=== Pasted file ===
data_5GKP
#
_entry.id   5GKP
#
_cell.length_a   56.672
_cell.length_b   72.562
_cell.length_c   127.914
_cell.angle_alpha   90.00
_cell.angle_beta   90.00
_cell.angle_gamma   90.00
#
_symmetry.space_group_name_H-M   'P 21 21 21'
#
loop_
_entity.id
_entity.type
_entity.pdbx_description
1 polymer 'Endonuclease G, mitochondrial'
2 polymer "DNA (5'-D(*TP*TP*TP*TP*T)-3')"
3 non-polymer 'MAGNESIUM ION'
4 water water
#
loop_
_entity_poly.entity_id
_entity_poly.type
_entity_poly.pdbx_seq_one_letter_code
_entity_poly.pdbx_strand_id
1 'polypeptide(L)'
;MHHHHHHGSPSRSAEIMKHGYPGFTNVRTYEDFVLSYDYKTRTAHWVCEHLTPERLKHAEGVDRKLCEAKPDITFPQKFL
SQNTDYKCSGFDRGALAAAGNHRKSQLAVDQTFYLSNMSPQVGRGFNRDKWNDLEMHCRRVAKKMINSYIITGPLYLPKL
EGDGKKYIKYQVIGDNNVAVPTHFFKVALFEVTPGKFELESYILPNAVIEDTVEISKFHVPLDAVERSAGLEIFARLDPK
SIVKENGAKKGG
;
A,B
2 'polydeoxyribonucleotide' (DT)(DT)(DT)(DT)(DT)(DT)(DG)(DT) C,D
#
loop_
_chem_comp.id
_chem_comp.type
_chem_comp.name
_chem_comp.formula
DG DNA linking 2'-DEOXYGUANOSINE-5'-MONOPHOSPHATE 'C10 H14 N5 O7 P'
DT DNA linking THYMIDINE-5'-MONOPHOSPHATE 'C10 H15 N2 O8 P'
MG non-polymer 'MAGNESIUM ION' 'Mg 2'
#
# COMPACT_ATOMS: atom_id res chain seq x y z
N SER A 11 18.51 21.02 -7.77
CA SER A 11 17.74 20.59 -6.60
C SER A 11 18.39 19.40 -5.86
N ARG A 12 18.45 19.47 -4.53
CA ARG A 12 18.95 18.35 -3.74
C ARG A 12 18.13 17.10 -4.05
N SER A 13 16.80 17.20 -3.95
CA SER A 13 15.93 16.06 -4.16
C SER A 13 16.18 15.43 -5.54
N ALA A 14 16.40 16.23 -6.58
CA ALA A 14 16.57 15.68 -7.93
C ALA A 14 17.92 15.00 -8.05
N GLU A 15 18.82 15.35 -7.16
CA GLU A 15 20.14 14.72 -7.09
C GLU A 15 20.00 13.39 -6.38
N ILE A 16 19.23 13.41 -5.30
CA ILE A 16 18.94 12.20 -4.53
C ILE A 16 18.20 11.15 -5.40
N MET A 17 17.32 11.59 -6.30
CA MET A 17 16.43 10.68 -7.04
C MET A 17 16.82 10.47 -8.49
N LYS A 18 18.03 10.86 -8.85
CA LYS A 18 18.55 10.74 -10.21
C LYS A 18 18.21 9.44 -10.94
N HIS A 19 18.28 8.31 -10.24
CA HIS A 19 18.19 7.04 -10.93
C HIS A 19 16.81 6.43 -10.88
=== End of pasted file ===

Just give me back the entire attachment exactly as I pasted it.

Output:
data_5GKP
#
_entry.id   5GKP
#
_cell.length_a   56.672
_cell.length_b   72.562
_cell.length_c   127.914
_cell.angle_alpha   90.00
_cell.angle_beta   90.00
_cell.angle_gamma   90.00
#
_symmetry.space_group_name_H-M   'P 21 21 21'
#
loop_
_entity.id
_entity.type
_entity.pdbx_description
1 polymer 'Endonuclease G, mitochondrial'
2 polymer "DNA (5'-D(*TP*TP*TP*TP*T)-3')"
3 non-polymer 'MAGNESIUM ION'
4 water water
#
loop_
_entity_poly.entity_id
_entity_poly.type
_entity_poly.pdbx_seq_one_letter_code
_entity_poly.pdbx_strand_id
1 'polypeptide(L)'
;MHHHHHHGSPSRSAEIMKHGYPGFTNVRTYEDFVLSYDYKTRTAHWVCEHLTPERLKHAEGVDRKLCEAKPDITFPQKFL
SQNTDYKCSGFDRGALAAAGNHRKSQLAVDQTFYLSNMSPQVGRGFNRDKWNDLEMHCRRVAKKMINSYIITGPLYLPKL
EGDGKKYIKYQVIGDNNVAVPTHFFKVALFEVTPGKFELESYILPNAVIEDTVEISKFHVPLDAVERSAGLEIFARLDPK
SIVKENGAKKGG
;
A,B
2 'polydeoxyribonucleotide' (DT)(DT)(DT)(DT)(DT)(DT)(DG)(DT) C,D
#
loop_
_chem_comp.id
_chem_comp.type
_chem_comp.name
_chem_comp.formula
DG DNA linking 2'-DEOXYGUANOSINE-5'-MONOPHOSPHATE 'C10 H14 N5 O7 P'
DT DNA linking THYMIDINE-5'-MONOPHOSPHATE 'C10 H15 N2 O8 P'
MG non-polymer 'MAGNESIUM ION' 'Mg 2'
#
# COMPACT_ATOMS: atom_id res chain seq x y z
N SER A 11 18.51 21.02 -7.77
CA SER A 11 17.74 20.59 -6.60
C SER A 11 18.39 19.40 -5.86
N ARG A 12 18.45 19.47 -4.53
CA ARG A 12 18.95 18.35 -3.74
C ARG A 12 18.13 17.10 -4.05
N SER A 13 16.80 17.20 -3.95
CA SER A 13 15.93 16.06 -4.16
C SER A 13 16.18 15.43 -5.54
N ALA A 14 16.40 16.23 -6.58
CA ALA A 14 16.57 15.68 -7.93
C ALA A 14 17.92 15.00 -8.05
N GLU A 15 18.82 15.35 -7.16
CA GLU A 15 20.14 14.72 -7.09
C GLU A 15 20.00 13.39 -6.38
N ILE A 16 19.23 13.41 -5.30
CA ILE A 16 18.94 12.20 -4.53
C ILE A 16 18.20 11.15 -5.40
N MET A 17 17.32 11.59 -6.30
CA MET A 17 16.43 10.68 -7.04
C MET A 17 16.82 10.47 -8.49
N LYS A 18 18.03 10.86 -8.85
CA LYS A 18 18.55 10.74 -10.21
C LYS A 18 18.21 9.44 -10.94
N HIS A 19 18.28 8.31 -10.24
CA HIS A 19 18.19 7.04 -10.93
C HIS A 19 16.81 6.43 -10.88